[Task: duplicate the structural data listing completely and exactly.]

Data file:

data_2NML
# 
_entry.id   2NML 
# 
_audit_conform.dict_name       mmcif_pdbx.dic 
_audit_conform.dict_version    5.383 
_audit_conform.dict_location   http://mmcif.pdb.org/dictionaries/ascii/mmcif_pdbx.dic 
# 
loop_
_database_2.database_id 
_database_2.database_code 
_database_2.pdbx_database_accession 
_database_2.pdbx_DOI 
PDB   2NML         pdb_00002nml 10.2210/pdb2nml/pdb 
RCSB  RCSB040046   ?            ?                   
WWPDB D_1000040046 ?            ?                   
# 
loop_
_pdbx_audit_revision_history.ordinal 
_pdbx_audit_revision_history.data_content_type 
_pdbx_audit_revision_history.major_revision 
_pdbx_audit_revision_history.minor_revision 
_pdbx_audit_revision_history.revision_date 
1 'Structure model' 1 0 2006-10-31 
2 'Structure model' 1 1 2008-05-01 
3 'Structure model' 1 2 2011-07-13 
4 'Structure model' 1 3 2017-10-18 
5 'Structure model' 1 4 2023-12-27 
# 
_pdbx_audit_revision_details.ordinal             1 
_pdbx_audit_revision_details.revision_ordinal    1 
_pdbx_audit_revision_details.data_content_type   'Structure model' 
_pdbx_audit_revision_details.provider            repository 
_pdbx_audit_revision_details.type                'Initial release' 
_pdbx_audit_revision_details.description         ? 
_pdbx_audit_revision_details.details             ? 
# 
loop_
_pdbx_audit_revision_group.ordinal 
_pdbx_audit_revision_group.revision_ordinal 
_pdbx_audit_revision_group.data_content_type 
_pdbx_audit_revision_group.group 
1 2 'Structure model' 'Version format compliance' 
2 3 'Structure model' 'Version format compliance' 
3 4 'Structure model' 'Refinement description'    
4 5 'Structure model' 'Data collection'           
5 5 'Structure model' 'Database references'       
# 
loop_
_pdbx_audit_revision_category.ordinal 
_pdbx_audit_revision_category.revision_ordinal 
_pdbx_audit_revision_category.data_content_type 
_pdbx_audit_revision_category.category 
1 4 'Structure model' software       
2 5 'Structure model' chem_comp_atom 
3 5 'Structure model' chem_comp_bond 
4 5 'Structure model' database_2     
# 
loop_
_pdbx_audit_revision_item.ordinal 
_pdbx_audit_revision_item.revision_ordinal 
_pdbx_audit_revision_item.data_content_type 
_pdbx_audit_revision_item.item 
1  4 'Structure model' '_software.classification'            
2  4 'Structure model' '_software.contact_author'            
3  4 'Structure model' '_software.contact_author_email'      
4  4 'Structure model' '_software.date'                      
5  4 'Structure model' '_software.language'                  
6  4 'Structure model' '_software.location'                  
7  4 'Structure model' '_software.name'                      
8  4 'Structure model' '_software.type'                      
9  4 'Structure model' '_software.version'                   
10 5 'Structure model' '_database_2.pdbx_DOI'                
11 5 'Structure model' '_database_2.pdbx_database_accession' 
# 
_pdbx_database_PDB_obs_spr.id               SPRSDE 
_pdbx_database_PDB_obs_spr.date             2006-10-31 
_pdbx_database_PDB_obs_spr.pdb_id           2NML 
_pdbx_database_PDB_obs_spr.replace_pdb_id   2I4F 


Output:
data_2NML
# 
_entry.id   2NML 
# 
_audit_conform.dict_name       mmcif_pdbx.dic 
_audit_conform.dict_version    5.383 
_audit_conform.dict_location   http://mmcif.pdb.org/dictionaries/ascii/mmcif_pdbx.dic 
# 
loop_
_database_2.database_id 
_database_2.database_code 
_database_2.pdbx_database_accession 
_database_2.pdbx_DOI 
PDB   2NML         pdb_00002nml 10.2210/pdb2nml/pdb 
RCSB  RCSB040046   ?            ?                   
WWPDB D_1000040046 ?            ?                   
# 
loop_
_pdbx_audit_revision_history.ordinal 
_pdbx_audit_revision_history.data_content_type 
_pdbx_audit_revision_history.major_revision 
_pdbx_audit_revision_history.minor_revision 
_pdbx_audit_revision_history.revision_date 
1 'Structure model' 1 0 2006-10-31 
2 'Structure model' 1 1 2008-05-01 
3 'Structure model' 1 2 2011-07-13 
4 'Structure model' 1 3 2017-10-18 
5 'Structure model' 1 4 2023-12-27 
# 
_pdbx_audit_revision_details.ordinal             1 
_pdbx_audit_revision_details.revision_ordinal    1 
_pdbx_audit_revision_details.data_content_type   'Structure model' 
_pdbx_audit_revision_details.provider            repository 
_pdbx_audit_revision_details.type                'Initial release' 
_pdbx_audit_revision_details.description         ? 
_pdbx_audit_revision_details.details             ? 
# 
loop_
_pdbx_audit_revision_group.ordinal 
_pdbx_audit_revision_group.revision_ordinal 
_pdbx_audit_revision_group.data_content_type 
_pdbx_audit_revision_group.group 
1 2 'Structure model' 'Version format compliance' 
2 3 'Structure model' 'Version format compliance' 
3 4 'Structure model' 'Refinement description'    
4 5 'Structure model' 'Data collection'           
5 5 'Structure model' 'Database references'       
# 
loop_
_pdbx_audit_revision_category.ordinal 
_pdbx_audit_revision_category.revision_ordinal 
_pdbx_audit_revision_category.data_content_type 
_pdbx_audit_revision_category.category 
1 4 'Structure model' software       
2 5 'Structure model' chem_comp_atom 
3 5 'Structure model' chem_comp_bond 
4 5 'Structure model' database_2     
# 
loop_
_pdbx_audit_revision_item.ordinal 
_pdbx_audit_revision_item.revision_ordinal 
_pdbx_audit_revision_item.data_content_type 
_pdbx_audit_revision_item.item 
1  4 'Structure model' '_software.classification'            
2  4 'Structure model' '_software.contact_author'            
3  4 'Structure model' '_software.contact_author_email'      
4  4 'Structure model' '_software.date'                      
5  4 'Structure model' '_software.language'                  
6  4 'Structure model' '_software.location'                  
7  4 'Structure model' '_software.name'                      
8  4 'Structure model' '_software.type'                      
9  4 'Structure model' '_software.version'                   
10 5 'Structure model' '_database_2.pdbx_DOI'                
11 5 'Structure model' '_database_2.pdbx_database_accession' 
# 
_pdbx_database_PDB_obs_spr.id               SPRSDE 
_pdbx_database_PDB_obs_spr.date             2006-10-31 
_pdbx_database_PDB_obs_spr.pdb_id           2NML 
_pdbx_database_PDB_obs_spr.replace_pdb_id   2I4F 